But you have 2 eggs. Now, the challenge is to find out the minimum number of tries with which you can guarantee finding out that threshold floor at or above which an egg will break (one try means one dropping of an egg). Needless to say, once an egg breaks, you cannot use it again.

19 October 2019

A puzzle for the weekend

In a remote part of an African jungle once lived a bunch of lions. No other animal ever came there. Except one day, somehow a deer showed up. Of course, the lions immediately wanted to eat it. Now, these lions were very smart and very courteous. Some might even say they took special “pride” in it 🙂

Puns aside, here are the rules of the puzzle:
(*) the lions have an understanding that only one lion – whoever is first to touch – can kill and eat a deer. (when one attacks, nobody else does; that is where the courteous bit comes in)
(*) they also know that this deer has a property that whichever lion attacks and eats it, itself becomes a deer the next day (which can be attacked and killed by other lions then)
(*) Every lion is desperate to eat a deer. They are okay to live the rest of their life as a deer itself – but will not do so if they know they might get killed the next day by the lions.

Question: Will the deer survive?

7 October 2019

A quick puzzle

Two students independently come to the library every day after dinner between 7pm and 9pm. Each stays for exactly one hour and then leaves. At any night, what is the probability that they met? (meaning that both were in the library at the same time even if for a very short while)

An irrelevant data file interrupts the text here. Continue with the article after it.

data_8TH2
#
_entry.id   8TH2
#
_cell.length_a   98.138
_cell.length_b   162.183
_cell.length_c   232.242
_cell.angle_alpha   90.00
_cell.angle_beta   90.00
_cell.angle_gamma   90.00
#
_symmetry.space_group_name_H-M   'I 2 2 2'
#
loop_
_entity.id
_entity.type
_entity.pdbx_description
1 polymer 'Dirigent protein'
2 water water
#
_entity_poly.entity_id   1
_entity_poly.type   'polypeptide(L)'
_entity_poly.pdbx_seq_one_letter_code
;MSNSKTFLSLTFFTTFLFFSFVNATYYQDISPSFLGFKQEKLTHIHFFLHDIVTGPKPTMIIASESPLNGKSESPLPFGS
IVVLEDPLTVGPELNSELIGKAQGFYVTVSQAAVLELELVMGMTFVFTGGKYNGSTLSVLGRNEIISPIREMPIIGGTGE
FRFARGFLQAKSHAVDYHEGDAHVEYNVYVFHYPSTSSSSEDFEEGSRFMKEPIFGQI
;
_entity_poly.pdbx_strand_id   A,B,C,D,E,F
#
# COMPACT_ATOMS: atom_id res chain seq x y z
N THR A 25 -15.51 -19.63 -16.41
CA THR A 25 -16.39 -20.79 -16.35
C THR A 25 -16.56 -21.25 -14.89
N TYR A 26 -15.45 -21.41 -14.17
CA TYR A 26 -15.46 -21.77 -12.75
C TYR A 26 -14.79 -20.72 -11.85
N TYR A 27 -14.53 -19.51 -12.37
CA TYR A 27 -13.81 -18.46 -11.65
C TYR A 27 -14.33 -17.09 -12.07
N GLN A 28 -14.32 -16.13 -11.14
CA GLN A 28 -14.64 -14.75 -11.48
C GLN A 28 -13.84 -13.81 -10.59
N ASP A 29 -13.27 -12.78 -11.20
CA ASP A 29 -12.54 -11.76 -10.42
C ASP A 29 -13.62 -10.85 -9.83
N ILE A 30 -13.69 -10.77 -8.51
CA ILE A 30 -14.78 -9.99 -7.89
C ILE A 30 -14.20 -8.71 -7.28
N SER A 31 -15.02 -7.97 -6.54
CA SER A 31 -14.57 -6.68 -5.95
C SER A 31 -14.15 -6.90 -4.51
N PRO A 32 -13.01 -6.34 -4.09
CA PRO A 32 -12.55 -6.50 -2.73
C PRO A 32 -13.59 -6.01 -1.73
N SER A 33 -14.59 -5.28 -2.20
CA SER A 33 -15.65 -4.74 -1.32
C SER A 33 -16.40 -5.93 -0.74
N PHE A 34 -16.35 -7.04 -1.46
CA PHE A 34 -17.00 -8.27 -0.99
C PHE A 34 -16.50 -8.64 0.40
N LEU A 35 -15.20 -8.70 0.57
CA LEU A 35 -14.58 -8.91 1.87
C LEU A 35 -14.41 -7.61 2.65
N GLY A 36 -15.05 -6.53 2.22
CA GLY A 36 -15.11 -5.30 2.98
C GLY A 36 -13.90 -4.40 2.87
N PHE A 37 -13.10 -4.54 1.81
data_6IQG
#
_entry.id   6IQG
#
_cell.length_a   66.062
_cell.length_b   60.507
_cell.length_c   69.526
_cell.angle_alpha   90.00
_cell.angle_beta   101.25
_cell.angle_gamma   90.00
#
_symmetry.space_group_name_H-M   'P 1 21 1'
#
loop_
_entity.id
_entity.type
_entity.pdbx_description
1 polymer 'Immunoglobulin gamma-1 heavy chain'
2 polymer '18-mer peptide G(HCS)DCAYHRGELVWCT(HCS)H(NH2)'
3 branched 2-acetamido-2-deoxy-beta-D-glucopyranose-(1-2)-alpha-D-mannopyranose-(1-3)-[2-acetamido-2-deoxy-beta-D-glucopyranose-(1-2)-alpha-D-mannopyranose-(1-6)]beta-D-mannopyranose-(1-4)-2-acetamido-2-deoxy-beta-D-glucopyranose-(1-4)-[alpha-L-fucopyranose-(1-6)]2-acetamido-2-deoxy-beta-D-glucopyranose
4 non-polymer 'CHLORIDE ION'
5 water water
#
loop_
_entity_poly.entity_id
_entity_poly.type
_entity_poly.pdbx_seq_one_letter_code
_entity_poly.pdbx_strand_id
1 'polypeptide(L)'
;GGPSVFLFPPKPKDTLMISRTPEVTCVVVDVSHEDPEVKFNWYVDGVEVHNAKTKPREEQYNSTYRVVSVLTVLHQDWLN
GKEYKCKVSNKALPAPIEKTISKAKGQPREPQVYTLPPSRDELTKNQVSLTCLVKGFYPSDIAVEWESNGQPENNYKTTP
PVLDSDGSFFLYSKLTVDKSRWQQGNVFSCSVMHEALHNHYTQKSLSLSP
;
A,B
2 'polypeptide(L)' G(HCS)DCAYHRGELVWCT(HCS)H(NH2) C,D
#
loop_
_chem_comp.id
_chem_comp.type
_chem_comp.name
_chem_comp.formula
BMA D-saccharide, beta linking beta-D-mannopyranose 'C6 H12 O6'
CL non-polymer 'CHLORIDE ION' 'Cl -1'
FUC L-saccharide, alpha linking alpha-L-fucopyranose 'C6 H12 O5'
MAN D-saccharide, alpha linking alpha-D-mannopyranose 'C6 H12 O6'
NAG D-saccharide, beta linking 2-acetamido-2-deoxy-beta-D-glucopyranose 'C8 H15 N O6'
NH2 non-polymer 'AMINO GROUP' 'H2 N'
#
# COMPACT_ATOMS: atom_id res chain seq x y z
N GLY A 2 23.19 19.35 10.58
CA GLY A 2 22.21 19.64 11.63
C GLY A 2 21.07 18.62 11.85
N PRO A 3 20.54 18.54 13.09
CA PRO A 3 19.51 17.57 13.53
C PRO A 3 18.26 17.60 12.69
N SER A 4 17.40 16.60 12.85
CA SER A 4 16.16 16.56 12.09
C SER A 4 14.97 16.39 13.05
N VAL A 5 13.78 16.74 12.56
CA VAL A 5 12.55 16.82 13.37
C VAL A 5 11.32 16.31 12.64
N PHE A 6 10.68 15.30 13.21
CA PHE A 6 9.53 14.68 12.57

29 September 2019

Basketball throws: a rather intriguing puzzle

I had run into this problem long time back. I ran into it again last week. Thought will post it. See if you can solve it without using Google to find the answer. If not, then Google it – pretty interesting, huh? (I will post the answer later).

A basketball player keeps track of his throws for a full calendar year. He, of course, misses a few shots and succeeds with a few more. He missed the very first shot of the year. But he ended the year with 83% successful shots. You have to prove that there had to be a point where is success rate was exactly 75%.

Hint: this is not necessarily true for any number – e.g. 60%. But it is always true for 75%.

In fact, can you guess what are the other % (other than 75%) for which this is also true?